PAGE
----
ctx.trigger.actions.message_template.lang String The scripting language used to define the message. Must be Mustache.
ctx.trigger.actions.throttle_enabled Boolean Whether throttling is enabled for this trigger. See adding actions for more information about throttling.
ctx.trigger.actions.subject_template.source String The message’s subject in the alert.
ctx.trigger.actions.subject_template.lang String The scripting language used to define the subject. Must be mustache.

Other variables

Variable Data Type Description
ctx.results Array An array with one element (i.e. ctx.results[0]). Contains the query results. This variable is empty if the trigger was unable to retrieve results. See ctx.error.
ctx.last_update_time Milliseconds Unix epoch time of when the monitor was last updated.
ctx.periodStart String Unix timestamp for the beginning of the period during which the alert triggered. For example, if a monitor runs every ten minutes, a period might begin at 10:40 and end at 10:50.
ctx.periodEnd String The end of the period during which the alert triggered.
ctx.error String The error message if the trigger was unable to retrieve results or unable to evaluate the trigger, typically due to a compile error or null pointer exception. Null otherwise.
ctx.alert Object The current, active alert (if it exists). Includes, ctx.alert.version, and ctx.alert.isAcknowledged. Null if no alert is active. Only available with query-level monitors.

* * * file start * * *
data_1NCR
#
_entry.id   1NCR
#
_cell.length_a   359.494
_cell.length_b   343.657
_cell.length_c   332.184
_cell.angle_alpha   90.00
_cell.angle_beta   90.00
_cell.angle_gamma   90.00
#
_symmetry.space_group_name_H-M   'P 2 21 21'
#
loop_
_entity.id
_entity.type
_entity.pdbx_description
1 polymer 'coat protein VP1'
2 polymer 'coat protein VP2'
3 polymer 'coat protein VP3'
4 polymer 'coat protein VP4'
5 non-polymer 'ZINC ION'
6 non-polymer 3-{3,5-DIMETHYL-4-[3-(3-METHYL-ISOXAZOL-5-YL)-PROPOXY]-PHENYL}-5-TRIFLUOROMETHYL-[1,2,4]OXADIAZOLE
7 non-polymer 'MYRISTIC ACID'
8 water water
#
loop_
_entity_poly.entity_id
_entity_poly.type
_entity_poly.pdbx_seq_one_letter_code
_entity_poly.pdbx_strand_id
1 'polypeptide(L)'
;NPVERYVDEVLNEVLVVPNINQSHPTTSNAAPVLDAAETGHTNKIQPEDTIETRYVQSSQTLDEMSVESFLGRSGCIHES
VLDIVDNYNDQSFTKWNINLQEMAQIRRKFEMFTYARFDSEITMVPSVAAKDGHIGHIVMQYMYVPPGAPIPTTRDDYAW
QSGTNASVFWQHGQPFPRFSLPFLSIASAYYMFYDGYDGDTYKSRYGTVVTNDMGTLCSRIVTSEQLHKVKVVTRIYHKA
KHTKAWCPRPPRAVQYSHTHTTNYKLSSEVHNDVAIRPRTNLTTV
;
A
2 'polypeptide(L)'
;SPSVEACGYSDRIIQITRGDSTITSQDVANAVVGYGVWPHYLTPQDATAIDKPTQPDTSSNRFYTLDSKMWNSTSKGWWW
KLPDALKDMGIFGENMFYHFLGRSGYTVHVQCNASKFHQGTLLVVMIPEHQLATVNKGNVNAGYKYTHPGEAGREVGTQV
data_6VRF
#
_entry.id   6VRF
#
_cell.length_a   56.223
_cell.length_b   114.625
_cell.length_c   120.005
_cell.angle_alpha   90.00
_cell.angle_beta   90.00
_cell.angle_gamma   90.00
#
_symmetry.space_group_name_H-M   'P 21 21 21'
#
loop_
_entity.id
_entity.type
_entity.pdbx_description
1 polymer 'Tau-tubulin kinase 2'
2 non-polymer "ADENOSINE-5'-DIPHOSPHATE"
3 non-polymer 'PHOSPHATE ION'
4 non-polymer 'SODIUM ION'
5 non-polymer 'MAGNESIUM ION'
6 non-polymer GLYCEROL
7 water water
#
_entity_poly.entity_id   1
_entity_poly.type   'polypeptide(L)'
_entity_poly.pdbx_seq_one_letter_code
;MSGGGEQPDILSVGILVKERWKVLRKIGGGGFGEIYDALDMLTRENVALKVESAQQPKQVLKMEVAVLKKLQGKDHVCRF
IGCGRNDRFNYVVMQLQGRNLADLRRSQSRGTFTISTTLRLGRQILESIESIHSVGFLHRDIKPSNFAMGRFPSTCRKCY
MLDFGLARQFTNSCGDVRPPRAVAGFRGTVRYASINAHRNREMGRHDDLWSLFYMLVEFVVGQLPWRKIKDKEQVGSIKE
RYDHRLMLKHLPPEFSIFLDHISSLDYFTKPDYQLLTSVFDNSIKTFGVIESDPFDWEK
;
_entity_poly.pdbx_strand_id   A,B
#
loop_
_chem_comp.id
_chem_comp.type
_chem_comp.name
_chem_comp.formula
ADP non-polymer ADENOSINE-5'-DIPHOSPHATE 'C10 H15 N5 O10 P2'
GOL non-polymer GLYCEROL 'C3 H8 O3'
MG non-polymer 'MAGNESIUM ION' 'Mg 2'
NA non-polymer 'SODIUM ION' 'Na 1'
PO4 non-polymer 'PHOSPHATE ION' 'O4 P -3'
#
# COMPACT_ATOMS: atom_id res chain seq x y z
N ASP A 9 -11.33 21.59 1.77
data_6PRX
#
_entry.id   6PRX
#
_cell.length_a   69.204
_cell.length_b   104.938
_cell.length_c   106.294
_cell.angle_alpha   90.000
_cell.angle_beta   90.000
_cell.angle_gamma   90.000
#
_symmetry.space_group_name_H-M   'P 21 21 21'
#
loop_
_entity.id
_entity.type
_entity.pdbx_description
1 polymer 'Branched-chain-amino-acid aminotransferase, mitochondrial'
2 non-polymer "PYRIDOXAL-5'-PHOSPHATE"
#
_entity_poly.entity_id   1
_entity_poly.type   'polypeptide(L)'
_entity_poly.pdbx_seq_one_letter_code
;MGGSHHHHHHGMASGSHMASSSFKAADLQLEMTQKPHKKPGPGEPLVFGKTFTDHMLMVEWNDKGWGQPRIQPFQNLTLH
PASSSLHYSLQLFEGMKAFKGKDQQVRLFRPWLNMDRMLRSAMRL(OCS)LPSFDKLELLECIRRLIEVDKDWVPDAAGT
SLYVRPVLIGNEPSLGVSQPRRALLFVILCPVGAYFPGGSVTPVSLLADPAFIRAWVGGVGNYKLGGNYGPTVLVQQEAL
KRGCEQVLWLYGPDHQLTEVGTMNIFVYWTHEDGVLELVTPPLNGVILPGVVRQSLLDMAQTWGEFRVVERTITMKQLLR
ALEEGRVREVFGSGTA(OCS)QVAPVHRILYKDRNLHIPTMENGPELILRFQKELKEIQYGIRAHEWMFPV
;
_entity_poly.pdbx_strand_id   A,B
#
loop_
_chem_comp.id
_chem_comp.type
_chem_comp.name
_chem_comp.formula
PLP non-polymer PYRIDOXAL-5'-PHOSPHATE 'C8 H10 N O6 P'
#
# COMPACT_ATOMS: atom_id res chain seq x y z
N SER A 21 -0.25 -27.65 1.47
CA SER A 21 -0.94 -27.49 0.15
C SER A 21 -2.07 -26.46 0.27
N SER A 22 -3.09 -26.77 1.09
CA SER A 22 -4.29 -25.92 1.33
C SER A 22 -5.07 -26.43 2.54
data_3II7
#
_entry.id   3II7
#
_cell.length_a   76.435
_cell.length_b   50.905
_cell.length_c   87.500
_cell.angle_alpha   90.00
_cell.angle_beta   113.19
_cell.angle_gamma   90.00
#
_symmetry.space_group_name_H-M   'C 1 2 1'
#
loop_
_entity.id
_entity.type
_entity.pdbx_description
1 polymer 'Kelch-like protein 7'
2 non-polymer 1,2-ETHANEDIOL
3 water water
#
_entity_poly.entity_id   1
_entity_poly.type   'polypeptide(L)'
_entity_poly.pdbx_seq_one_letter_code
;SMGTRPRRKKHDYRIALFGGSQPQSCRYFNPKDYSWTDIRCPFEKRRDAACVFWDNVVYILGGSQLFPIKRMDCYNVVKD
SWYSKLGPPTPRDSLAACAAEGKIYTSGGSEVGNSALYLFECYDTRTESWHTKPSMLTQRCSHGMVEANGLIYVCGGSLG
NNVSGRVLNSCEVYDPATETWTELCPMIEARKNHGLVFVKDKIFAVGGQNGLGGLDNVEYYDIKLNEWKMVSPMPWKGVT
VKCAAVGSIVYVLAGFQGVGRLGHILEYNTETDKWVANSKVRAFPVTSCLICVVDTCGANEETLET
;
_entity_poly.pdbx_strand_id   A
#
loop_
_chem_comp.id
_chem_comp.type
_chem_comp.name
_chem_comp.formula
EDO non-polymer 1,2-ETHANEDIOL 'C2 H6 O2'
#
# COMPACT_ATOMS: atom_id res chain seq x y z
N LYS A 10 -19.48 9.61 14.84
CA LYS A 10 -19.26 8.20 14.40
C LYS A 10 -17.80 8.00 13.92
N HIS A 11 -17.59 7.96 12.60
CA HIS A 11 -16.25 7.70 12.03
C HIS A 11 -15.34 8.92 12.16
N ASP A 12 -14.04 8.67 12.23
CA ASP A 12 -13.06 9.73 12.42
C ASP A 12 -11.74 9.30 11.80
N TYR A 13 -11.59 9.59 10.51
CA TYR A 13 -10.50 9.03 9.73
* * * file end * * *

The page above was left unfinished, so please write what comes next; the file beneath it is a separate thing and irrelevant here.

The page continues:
ctx.dedupedAlerts Object Alerts that have already been triggered. OpenSearch keeps the existing alert to prevent the plugin from creating endless amounts of the same alerts. Only available with bucket-level monitors.
ctx.newAlerts Object Newly created alerts. Only available with bucket-level monitors.
ctx.completedAlerts Object Alerts that are no longer ongoing. Only available with bucket-level monitors.
bucket_keys String Comma-separated list of the monitor’s bucket key values. Available only for ctx.dedupedAlerts, ctx.newAlerts, and ctx.completedAlerts. Accessed through ctx.dedupedAlerts[0].bucket_keys.
parent_bucket_path String The parent bucket path of the bucket that triggered the alert. Accessed through ctx.dedupedAlerts[0].parent_bucket_path.

Add actions

The final step in creating a monitor is to add one or more actions. Actions send notifications when trigger conditions are met. See the Notifications plugin to see what communication channels are supported.

If you don’t want to receive notifications for alerts, you don’t have to add actions to your triggers. Instead, you can periodically check OpenSearch Dashboards.

  1. Specify a name for the action.
  2. Choose a notification channel.
  3. Add a subject and body for the message.

    You can add variables to your messages using Mustache templates. You have access to, the name of the current action, as well as all trigger variables.

    If your destination is a custom webhook that expects a particular data format, you might need to include JSON (or even XML) directly in the message body:

    { "text": "Monitor {{}} just entered alert status. Please investigate the issue. - Trigger: {{}} - Severity: {{ctx.trigger.severity}} - Period start: {{ctx.periodStart}} - Period end: {{ctx.periodEnd}}" }

    In this case, the message content must conform to the Content-Type header in the custom webhook.

  4. If you’re using a bucket-level monitor, you can choose whether the monitor should perform an action for each execution or for each alert.

  5. (Optional) Use action throttling to limit the number of notifications you receive within a given span of time.

    For example, if a monitor checks a trigger condition every minute, you could receive one notification per minute. If you set action throttling to 60 minutes, you receive no more than one notification per hour, even if the trigger condition is met dozens of times in that hour.